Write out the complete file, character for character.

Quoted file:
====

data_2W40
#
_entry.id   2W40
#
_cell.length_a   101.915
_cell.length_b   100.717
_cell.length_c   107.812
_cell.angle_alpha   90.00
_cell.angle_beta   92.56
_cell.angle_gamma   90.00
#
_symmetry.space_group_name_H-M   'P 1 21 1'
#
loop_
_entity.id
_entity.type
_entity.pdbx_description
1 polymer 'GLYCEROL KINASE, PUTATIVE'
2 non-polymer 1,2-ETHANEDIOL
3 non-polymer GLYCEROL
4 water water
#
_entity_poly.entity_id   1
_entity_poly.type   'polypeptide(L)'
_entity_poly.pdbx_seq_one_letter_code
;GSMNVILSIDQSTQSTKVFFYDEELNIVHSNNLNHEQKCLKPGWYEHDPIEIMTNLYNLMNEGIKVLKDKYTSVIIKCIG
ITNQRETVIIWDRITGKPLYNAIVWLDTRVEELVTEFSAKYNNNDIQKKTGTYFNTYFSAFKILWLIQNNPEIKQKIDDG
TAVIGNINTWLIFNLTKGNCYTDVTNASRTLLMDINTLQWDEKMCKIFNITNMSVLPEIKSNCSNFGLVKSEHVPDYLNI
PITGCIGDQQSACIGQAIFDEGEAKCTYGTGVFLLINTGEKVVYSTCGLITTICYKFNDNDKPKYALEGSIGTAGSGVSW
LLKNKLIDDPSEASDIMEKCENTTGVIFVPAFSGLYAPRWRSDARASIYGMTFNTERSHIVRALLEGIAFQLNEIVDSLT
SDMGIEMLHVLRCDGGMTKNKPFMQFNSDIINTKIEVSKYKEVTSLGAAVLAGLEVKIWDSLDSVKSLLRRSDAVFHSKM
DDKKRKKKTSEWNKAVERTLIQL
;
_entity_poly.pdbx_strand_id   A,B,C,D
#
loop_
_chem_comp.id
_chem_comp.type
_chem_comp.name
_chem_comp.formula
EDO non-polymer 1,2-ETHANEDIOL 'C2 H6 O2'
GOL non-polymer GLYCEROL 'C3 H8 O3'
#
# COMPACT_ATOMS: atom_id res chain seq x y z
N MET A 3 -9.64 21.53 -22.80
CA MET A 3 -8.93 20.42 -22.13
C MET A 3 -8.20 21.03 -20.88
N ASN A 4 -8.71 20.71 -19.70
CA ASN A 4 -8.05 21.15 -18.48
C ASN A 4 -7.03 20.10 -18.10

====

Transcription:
data_2W40
#
_entry.id   2W40
#
_cell.length_a   101.915
_cell.length_b   100.717
_cell.length_c   107.812
_cell.angle_alpha   90.00
_cell.angle_beta   92.56
_cell.angle_gamma   90.00
#
_symmetry.space_group_name_H-M   'P 1 21 1'
#
loop_
_entity.id
_entity.type
_entity.pdbx_description
1 polymer 'GLYCEROL KINASE, PUTATIVE'
2 non-polymer 1,2-ETHANEDIOL
3 non-polymer GLYCEROL
4 water water
#
_entity_poly.entity_id   1
_entity_poly.type   'polypeptide(L)'
_entity_poly.pdbx_seq_one_letter_code
;GSMNVILSIDQSTQSTKVFFYDEELNIVHSNNLNHEQKCLKPGWYEHDPIEIMTNLYNLMNEGIKVLKDKYTSVIIKCIG
ITNQRETVIIWDRITGKPLYNAIVWLDTRVEELVTEFSAKYNNNDIQKKTGTYFNTYFSAFKILWLIQNNPEIKQKIDDG
TAVIGNINTWLIFNLTKGNCYTDVTNASRTLLMDINTLQWDEKMCKIFNITNMSVLPEIKSNCSNFGLVKSEHVPDYLNI
PITGCIGDQQSACIGQAIFDEGEAKCTYGTGVFLLINTGEKVVYSTCGLITTICYKFNDNDKPKYALEGSIGTAGSGVSW
LLKNKLIDDPSEASDIMEKCENTTGVIFVPAFSGLYAPRWRSDARASIYGMTFNTERSHIVRALLEGIAFQLNEIVDSLT
SDMGIEMLHVLRCDGGMTKNKPFMQFNSDIINTKIEVSKYKEVTSLGAAVLAGLEVKIWDSLDSVKSLLRRSDAVFHSKM
DDKKRKKKTSEWNKAVERTLIQL
;
_entity_poly.pdbx_strand_id   A,B,C,D
#
loop_
_chem_comp.id
_chem_comp.type
_chem_comp.name
_chem_comp.formula
EDO non-polymer 1,2-ETHANEDIOL 'C2 H6 O2'
GOL non-polymer GLYCEROL 'C3 H8 O3'
#
# COMPACT_ATOMS: atom_id res chain seq x y z
N MET A 3 -9.64 21.53 -22.80
CA MET A 3 -8.93 20.42 -22.13
C MET A 3 -8.20 21.03 -20.88
N ASN A 4 -8.71 20.71 -19.70
CA ASN A 4 -8.05 21.15 -18.48
C ASN A 4 -7.03 20.10 -18.10